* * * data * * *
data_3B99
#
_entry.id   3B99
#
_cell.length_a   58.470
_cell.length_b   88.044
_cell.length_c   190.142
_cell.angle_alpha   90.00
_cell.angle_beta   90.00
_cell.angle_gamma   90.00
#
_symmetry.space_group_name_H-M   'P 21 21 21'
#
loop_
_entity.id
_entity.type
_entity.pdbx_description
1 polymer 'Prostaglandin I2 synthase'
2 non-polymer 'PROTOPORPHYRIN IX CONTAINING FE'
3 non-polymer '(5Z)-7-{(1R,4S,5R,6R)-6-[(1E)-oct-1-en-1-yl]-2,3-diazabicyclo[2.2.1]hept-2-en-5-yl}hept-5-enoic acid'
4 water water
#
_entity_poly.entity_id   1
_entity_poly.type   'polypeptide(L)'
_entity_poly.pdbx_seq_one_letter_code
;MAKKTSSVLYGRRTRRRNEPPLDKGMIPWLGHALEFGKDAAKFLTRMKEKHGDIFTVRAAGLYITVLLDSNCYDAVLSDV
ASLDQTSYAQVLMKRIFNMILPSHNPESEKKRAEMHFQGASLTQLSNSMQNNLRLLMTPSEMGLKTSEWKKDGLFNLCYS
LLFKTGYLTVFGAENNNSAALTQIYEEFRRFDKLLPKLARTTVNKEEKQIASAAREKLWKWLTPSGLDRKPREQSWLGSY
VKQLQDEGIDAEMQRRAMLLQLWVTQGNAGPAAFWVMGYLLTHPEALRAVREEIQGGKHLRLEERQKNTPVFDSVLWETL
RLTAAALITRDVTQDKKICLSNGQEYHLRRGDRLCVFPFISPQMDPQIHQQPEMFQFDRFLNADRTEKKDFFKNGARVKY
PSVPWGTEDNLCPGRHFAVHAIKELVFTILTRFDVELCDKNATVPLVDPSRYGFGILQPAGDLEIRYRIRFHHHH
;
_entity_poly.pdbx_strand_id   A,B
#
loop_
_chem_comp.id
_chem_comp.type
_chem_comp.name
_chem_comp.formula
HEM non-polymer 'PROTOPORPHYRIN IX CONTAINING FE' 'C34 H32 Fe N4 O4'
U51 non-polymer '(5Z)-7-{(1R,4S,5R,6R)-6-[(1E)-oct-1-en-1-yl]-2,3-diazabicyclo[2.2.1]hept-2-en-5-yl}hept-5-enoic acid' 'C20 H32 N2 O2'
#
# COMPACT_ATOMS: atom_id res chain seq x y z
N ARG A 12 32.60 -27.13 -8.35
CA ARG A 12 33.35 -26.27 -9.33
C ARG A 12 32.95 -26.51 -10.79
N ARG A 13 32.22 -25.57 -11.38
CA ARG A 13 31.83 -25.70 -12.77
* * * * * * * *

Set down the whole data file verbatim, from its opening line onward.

data_3B99
#
_entry.id   3B99
#
_cell.length_a   58.470
_cell.length_b   88.044
_cell.length_c   190.142
_cell.angle_alpha   90.00
_cell.angle_beta   90.00
_cell.angle_gamma   90.00
#
_symmetry.space_group_name_H-M   'P 21 21 21'
#
loop_
_entity.id
_entity.type
_entity.pdbx_description
1 polymer 'Prostaglandin I2 synthase'
2 non-polymer 'PROTOPORPHYRIN IX CONTAINING FE'
3 non-polymer '(5Z)-7-{(1R,4S,5R,6R)-6-[(1E)-oct-1-en-1-yl]-2,3-diazabicyclo[2.2.1]hept-2-en-5-yl}hept-5-enoic acid'
4 water water
#
_entity_poly.entity_id   1
_entity_poly.type   'polypeptide(L)'
_entity_poly.pdbx_seq_one_letter_code
;MAKKTSSVLYGRRTRRRNEPPLDKGMIPWLGHALEFGKDAAKFLTRMKEKHGDIFTVRAAGLYITVLLDSNCYDAVLSDV
ASLDQTSYAQVLMKRIFNMILPSHNPESEKKRAEMHFQGASLTQLSNSMQNNLRLLMTPSEMGLKTSEWKKDGLFNLCYS
LLFKTGYLTVFGAENNNSAALTQIYEEFRRFDKLLPKLARTTVNKEEKQIASAAREKLWKWLTPSGLDRKPREQSWLGSY
VKQLQDEGIDAEMQRRAMLLQLWVTQGNAGPAAFWVMGYLLTHPEALRAVREEIQGGKHLRLEERQKNTPVFDSVLWETL
RLTAAALITRDVTQDKKICLSNGQEYHLRRGDRLCVFPFISPQMDPQIHQQPEMFQFDRFLNADRTEKKDFFKNGARVKY
PSVPWGTEDNLCPGRHFAVHAIKELVFTILTRFDVELCDKNATVPLVDPSRYGFGILQPAGDLEIRYRIRFHHHH
;
_entity_poly.pdbx_strand_id   A,B
#
loop_
_chem_comp.id
_chem_comp.type
_chem_comp.name
_chem_comp.formula
HEM non-polymer 'PROTOPORPHYRIN IX CONTAINING FE' 'C34 H32 Fe N4 O4'
U51 non-polymer '(5Z)-7-{(1R,4S,5R,6R)-6-[(1E)-oct-1-en-1-yl]-2,3-diazabicyclo[2.2.1]hept-2-en-5-yl}hept-5-enoic acid' 'C20 H32 N2 O2'
#
# COMPACT_ATOMS: atom_id res chain seq x y z
N ARG A 12 32.60 -27.13 -8.35
CA ARG A 12 33.35 -26.27 -9.33
C ARG A 12 32.95 -26.51 -10.79
N ARG A 13 32.22 -25.57 -11.38
CA ARG A 13 31.83 -25.70 -12.77